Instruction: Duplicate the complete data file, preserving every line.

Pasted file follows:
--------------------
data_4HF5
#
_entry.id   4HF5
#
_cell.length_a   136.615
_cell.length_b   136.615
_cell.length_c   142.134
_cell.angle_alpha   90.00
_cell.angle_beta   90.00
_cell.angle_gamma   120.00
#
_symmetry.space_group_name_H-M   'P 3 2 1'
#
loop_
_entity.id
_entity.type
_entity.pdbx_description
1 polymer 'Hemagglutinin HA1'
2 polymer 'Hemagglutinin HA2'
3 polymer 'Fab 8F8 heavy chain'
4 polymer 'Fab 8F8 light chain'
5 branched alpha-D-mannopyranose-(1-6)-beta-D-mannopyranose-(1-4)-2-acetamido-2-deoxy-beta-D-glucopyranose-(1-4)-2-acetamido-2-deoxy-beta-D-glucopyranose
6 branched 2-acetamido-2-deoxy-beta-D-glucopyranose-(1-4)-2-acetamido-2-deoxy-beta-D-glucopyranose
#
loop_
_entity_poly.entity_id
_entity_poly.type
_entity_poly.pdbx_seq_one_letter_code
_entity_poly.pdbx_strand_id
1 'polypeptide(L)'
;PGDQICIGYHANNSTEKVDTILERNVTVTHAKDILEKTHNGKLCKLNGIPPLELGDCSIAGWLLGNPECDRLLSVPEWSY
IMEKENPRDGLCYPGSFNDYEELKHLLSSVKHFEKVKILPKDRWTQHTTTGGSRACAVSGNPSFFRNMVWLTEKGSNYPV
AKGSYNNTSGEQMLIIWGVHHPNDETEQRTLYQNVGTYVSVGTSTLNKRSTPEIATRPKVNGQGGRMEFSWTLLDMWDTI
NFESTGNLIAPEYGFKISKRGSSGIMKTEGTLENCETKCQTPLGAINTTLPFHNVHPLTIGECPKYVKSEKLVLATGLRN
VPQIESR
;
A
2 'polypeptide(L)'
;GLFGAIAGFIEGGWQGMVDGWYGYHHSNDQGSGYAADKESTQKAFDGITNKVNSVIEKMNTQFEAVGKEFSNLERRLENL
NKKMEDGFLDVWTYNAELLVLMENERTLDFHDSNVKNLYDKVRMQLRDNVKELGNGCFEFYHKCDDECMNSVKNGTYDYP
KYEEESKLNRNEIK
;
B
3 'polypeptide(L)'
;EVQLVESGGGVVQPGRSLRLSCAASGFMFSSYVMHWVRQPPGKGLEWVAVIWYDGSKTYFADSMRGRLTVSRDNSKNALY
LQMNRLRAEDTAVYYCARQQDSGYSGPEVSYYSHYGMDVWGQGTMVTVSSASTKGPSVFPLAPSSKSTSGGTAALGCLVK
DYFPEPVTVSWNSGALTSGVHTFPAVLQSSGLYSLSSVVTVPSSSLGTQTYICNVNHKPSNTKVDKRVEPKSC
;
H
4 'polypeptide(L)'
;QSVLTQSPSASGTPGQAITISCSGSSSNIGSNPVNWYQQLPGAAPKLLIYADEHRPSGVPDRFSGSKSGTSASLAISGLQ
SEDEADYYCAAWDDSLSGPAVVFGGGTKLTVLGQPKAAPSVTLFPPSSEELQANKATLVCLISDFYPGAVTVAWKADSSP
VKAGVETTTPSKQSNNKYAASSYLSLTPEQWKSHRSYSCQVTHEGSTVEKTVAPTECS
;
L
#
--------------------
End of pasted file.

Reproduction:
data_4HF5
#
_entry.id   4HF5
#
_cell.length_a   136.615
_cell.length_b   136.615
_cell.length_c   142.134
_cell.angle_alpha   90.00
_cell.angle_beta   90.00
_cell.angle_gamma   120.00
#
_symmetry.space_group_name_H-M   'P 3 2 1'
#
loop_
_entity.id
_entity.type
_entity.pdbx_description
1 polymer 'Hemagglutinin HA1'
2 polymer 'Hemagglutinin HA2'
3 polymer 'Fab 8F8 heavy chain'
4 polymer 'Fab 8F8 light chain'
5 branched alpha-D-mannopyranose-(1-6)-beta-D-mannopyranose-(1-4)-2-acetamido-2-deoxy-beta-D-glucopyranose-(1-4)-2-acetamido-2-deoxy-beta-D-glucopyranose
6 branched 2-acetamido-2-deoxy-beta-D-glucopyranose-(1-4)-2-acetamido-2-deoxy-beta-D-glucopyranose
#
loop_
_entity_poly.entity_id
_entity_poly.type
_entity_poly.pdbx_seq_one_letter_code
_entity_poly.pdbx_strand_id
1 'polypeptide(L)'
;PGDQICIGYHANNSTEKVDTILERNVTVTHAKDILEKTHNGKLCKLNGIPPLELGDCSIAGWLLGNPECDRLLSVPEWSY
IMEKENPRDGLCYPGSFNDYEELKHLLSSVKHFEKVKILPKDRWTQHTTTGGSRACAVSGNPSFFRNMVWLTEKGSNYPV
AKGSYNNTSGEQMLIIWGVHHPNDETEQRTLYQNVGTYVSVGTSTLNKRSTPEIATRPKVNGQGGRMEFSWTLLDMWDTI
NFESTGNLIAPEYGFKISKRGSSGIMKTEGTLENCETKCQTPLGAINTTLPFHNVHPLTIGECPKYVKSEKLVLATGLRN
VPQIESR
;
A
2 'polypeptide(L)'
;GLFGAIAGFIEGGWQGMVDGWYGYHHSNDQGSGYAADKESTQKAFDGITNKVNSVIEKMNTQFEAVGKEFSNLERRLENL
NKKMEDGFLDVWTYNAELLVLMENERTLDFHDSNVKNLYDKVRMQLRDNVKELGNGCFEFYHKCDDECMNSVKNGTYDYP
KYEEESKLNRNEIK
;
B
3 'polypeptide(L)'
;EVQLVESGGGVVQPGRSLRLSCAASGFMFSSYVMHWVRQPPGKGLEWVAVIWYDGSKTYFADSMRGRLTVSRDNSKNALY
LQMNRLRAEDTAVYYCARQQDSGYSGPEVSYYSHYGMDVWGQGTMVTVSSASTKGPSVFPLAPSSKSTSGGTAALGCLVK
DYFPEPVTVSWNSGALTSGVHTFPAVLQSSGLYSLSSVVTVPSSSLGTQTYICNVNHKPSNTKVDKRVEPKSC
;
H
4 'polypeptide(L)'
;QSVLTQSPSASGTPGQAITISCSGSSSNIGSNPVNWYQQLPGAAPKLLIYADEHRPSGVPDRFSGSKSGTSASLAISGLQ
SEDEADYYCAAWDDSLSGPAVVFGGGTKLTVLGQPKAAPSVTLFPPSSEELQANKATLVCLISDFYPGAVTVAWKADSSP
VKAGVETTTPSKQSNNKYAASSYLSLTPEQWKSHRSYSCQVTHEGSTVEKTVAPTECS
;
L
#